Troubling Psyche[s] - Affects and Struggles in the Pandemic. The lecture series explores global politics of affect and psychosocial struggles for health and justice in pandemic times. The series of events takes a global look at new subjectivities. It asks what the pandemic has done to "us". Who will "we" have become? At the same time, it is about the differentiation of this "we" and the extremely different forms of subjectivation in a patriarchal, postcolonial and unequal world.
The pandemic has been able to spread not least because a large part of the world's population is denied or deprived of protection and security. The unleashing of neoliberalism has also been a revolution against life that has eroded existing systems of protection and solidarity to the maximum. With the pandemic, fears and despair flood societies - fears of the virus, hunger, patriarchal violence, the police, the future.
Speakers: Rita Segato [ARG], Mpumi Zondi [ZA]
The pandemic reinforces the isolation of the subjects inscribed in capitalism into loneliness. This can only seemingly be bridged by the digitalisation of social life. At the same time, the longing for contacts and relationships becomes the profitable data raw material of surveillance capitalism –one of the big winners of the pandemic. Which affective dynamics emerge in public spheres controlled by algorithms? Which approaches of a new digital activism enable local and transnational alliances between the excluded?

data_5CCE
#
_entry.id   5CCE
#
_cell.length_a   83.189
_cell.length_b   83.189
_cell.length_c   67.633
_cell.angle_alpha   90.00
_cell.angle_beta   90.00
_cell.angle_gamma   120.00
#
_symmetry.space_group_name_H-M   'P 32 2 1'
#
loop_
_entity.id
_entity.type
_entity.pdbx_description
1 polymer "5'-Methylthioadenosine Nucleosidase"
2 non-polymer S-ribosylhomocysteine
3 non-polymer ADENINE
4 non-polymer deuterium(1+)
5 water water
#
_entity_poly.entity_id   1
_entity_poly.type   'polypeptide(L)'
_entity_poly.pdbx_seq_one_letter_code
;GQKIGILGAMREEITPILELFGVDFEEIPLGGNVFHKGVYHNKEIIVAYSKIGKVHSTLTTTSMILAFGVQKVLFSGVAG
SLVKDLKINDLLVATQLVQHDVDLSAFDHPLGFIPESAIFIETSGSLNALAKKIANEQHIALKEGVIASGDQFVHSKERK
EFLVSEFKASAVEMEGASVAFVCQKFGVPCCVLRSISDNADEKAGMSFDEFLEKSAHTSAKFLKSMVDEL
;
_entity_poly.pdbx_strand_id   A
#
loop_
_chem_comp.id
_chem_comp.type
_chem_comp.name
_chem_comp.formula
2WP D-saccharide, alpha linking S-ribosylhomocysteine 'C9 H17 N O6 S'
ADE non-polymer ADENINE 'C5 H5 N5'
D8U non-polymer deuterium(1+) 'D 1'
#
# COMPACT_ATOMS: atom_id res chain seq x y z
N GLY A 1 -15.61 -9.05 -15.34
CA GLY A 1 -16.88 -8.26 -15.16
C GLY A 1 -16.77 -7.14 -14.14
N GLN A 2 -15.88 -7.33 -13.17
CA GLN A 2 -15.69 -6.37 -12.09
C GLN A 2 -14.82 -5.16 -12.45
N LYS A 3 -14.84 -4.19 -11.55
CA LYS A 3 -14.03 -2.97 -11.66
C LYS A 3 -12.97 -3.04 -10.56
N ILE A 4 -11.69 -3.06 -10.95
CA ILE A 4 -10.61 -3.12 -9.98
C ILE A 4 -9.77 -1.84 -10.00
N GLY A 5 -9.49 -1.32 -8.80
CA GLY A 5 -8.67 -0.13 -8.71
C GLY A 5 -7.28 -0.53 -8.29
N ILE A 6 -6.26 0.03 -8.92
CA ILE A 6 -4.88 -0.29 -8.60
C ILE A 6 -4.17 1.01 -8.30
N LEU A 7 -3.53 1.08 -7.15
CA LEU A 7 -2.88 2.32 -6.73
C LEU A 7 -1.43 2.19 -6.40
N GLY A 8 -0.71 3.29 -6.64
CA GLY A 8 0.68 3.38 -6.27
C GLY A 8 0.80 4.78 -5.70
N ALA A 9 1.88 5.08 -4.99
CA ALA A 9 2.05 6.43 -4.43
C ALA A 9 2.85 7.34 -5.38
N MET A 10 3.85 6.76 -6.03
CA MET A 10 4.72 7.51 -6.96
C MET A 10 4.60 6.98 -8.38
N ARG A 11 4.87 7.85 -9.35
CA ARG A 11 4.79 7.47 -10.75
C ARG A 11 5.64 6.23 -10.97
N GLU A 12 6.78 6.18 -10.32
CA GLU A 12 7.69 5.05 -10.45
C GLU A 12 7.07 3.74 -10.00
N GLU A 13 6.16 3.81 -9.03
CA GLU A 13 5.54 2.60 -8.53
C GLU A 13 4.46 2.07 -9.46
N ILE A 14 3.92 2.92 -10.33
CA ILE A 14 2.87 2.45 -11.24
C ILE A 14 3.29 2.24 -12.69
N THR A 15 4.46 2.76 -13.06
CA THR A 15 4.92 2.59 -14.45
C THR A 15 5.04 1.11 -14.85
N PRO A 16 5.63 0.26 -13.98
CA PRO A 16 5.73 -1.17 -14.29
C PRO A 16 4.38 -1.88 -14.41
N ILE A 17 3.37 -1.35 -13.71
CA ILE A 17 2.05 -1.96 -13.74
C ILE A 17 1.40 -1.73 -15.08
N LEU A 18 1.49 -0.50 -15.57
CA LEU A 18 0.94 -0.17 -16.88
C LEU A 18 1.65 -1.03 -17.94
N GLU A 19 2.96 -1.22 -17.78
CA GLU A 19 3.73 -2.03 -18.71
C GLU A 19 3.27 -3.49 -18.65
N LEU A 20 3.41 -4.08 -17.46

Speakers: Koketso Moeti [ZA], Tobias Matzner [GER]
he pandemic exposes the unevenly distributed experience of vulnerability: People who have to live under precarious conditions are much more affected than those who believe themselves to be in secure circumstances. In the crisis, the primacy of the economy is revealed, and in its wake the hierarchisation of life and its grievability. All the experienced losses do not remain without psychosocial consequences. Resistance and protest are forming globally: The Black Lives Matter movement, organised struggles of domestic workers or global patent campaigns are breaking the silence of an all too often indifferent public.
Speakers: Djamila Ribeiro [BRA], Vanessa Thompson [GER]
The "shadow pandemic" of patriarchal violence affects women* and queers across all classes and borders. Its most visible expression is fem[ni]icide. Wom*n and Queers stand in solidarity across continents against the danger of being killed and the powerlessness. stand in solidarity across continents against the danger of being killed and the powerlessness. In the face of what Rita Segato calls "femigenocide", which denotes the exploitation and killing of feminised bodies and nature alike, practices of self-defence and attack are beyond necessary.
Speakers: Verónica Gago [ARG], Elsa Dorlin [FRA]
Patriarchal and gendered structures of living and working conditions are once again intensified in the pandemic while progress fought for over decades is unceremoniously reversed. Subjectivations as "system-relevant" meet exploitation and intensification of patriarchal violence. The event explores new recognitions of agency and central strands of current feminist economic critique.
Speakers: Clemencia Correa [MEX], Julia Dück [GER]
A longing for a new world emerges from spaces of care and resistance. The pursuit and desire for bonding and solidarity is like a revolution for life that fights for counter projects across continents.
Speakers: Eva von Redecker [GER], Nadia Mahmood [IRQ]